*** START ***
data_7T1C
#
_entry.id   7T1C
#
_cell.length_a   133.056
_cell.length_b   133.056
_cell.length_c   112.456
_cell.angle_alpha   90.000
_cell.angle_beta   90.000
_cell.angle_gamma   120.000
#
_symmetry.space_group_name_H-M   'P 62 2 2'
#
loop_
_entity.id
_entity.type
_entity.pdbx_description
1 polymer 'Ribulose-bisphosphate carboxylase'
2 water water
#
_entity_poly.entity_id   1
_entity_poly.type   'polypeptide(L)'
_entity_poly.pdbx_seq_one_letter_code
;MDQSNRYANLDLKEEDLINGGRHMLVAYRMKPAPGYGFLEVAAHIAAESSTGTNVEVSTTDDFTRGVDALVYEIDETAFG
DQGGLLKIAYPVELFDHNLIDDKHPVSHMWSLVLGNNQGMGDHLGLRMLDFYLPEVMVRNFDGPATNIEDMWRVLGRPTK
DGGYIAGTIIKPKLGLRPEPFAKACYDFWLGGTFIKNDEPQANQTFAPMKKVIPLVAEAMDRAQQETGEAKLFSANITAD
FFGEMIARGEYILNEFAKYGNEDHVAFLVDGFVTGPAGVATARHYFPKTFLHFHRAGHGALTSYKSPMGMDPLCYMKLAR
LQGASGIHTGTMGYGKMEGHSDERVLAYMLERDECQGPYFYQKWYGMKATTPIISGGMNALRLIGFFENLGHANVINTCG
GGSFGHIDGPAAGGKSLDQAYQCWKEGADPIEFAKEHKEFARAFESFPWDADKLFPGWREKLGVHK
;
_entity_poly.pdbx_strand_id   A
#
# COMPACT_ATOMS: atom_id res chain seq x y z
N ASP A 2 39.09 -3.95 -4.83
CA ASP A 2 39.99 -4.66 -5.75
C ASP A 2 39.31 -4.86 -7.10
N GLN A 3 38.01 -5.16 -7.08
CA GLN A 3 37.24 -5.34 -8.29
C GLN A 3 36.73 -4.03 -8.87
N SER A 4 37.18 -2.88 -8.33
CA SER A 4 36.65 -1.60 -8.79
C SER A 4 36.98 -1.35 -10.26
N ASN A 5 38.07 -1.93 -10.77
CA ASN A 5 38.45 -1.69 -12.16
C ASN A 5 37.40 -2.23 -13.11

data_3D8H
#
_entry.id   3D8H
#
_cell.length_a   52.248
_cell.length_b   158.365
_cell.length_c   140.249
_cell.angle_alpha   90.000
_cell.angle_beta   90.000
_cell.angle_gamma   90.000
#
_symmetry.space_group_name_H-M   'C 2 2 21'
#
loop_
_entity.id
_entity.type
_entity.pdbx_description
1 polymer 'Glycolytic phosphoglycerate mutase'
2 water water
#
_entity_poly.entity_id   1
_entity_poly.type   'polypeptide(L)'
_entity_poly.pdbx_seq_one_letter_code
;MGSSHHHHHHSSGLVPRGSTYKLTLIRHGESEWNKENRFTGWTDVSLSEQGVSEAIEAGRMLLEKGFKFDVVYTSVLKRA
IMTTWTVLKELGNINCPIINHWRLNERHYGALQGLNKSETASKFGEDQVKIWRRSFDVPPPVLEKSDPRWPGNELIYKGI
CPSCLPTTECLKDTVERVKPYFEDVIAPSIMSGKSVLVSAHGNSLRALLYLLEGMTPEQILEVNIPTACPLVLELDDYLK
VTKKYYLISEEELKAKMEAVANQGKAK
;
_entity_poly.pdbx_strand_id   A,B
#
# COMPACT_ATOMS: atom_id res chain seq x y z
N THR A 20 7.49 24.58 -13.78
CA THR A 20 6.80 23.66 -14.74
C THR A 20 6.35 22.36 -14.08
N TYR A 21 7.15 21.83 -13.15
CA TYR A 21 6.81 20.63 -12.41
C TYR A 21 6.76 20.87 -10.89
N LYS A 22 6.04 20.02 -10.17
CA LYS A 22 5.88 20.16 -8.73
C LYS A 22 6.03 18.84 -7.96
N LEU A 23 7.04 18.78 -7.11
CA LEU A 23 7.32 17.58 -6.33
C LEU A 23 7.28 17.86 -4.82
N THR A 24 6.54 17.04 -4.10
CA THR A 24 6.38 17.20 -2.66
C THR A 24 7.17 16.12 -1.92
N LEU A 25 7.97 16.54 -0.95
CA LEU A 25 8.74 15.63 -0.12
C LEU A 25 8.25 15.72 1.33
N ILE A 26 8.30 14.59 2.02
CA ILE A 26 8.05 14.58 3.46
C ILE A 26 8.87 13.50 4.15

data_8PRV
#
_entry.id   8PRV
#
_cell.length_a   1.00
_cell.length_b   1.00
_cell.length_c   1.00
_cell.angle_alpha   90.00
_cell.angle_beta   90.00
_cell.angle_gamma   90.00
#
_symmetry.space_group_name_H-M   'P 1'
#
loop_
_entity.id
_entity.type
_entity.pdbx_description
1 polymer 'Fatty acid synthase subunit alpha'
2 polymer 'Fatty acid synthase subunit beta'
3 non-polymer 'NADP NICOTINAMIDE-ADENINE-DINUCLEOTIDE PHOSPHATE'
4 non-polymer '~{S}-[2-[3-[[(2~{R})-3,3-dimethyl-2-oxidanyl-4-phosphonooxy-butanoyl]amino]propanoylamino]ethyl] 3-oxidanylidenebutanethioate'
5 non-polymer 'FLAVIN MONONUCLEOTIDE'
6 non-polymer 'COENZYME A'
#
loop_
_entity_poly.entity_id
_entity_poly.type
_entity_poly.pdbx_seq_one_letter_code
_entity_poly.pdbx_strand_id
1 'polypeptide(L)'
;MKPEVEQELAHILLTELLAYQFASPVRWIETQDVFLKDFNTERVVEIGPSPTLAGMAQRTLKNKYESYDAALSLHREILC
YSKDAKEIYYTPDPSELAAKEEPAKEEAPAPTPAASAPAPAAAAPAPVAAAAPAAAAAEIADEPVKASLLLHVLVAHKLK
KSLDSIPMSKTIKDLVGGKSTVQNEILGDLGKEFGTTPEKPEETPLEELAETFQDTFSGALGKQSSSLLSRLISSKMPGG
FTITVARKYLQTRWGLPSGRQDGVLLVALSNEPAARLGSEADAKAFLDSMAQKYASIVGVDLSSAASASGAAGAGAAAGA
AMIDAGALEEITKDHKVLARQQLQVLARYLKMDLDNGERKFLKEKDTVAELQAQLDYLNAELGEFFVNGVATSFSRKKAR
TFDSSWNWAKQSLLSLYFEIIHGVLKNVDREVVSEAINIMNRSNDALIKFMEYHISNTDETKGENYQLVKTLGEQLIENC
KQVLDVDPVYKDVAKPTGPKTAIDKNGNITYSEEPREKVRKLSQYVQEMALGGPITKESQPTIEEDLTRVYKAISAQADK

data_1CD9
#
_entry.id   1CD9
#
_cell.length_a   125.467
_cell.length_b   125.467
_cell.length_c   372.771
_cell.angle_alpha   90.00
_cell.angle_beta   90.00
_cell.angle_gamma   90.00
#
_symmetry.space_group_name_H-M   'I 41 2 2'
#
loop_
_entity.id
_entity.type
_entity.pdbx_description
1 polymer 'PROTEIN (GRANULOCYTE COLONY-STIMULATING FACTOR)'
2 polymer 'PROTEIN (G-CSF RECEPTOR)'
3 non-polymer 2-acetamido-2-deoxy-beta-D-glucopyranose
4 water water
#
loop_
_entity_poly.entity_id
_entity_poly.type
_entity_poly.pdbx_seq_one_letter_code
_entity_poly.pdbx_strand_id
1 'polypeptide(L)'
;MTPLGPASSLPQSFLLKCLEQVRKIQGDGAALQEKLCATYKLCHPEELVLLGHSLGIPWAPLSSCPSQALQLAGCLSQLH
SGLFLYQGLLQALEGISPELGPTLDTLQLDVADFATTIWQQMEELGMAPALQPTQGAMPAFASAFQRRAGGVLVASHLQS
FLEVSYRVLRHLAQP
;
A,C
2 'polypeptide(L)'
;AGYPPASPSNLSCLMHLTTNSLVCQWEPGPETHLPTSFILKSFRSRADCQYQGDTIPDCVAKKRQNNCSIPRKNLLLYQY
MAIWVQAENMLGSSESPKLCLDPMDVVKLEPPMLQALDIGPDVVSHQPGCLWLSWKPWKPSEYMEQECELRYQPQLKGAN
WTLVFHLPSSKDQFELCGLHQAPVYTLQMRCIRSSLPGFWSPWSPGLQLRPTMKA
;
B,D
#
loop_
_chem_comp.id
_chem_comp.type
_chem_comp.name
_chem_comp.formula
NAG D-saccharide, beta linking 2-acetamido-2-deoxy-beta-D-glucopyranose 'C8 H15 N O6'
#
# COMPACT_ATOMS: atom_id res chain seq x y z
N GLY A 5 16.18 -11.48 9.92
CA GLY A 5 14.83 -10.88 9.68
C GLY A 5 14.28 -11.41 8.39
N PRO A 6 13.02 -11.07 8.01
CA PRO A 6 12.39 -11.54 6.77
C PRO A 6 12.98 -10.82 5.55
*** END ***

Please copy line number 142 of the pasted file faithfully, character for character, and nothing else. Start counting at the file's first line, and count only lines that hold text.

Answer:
_cell.angle_alpha   90.00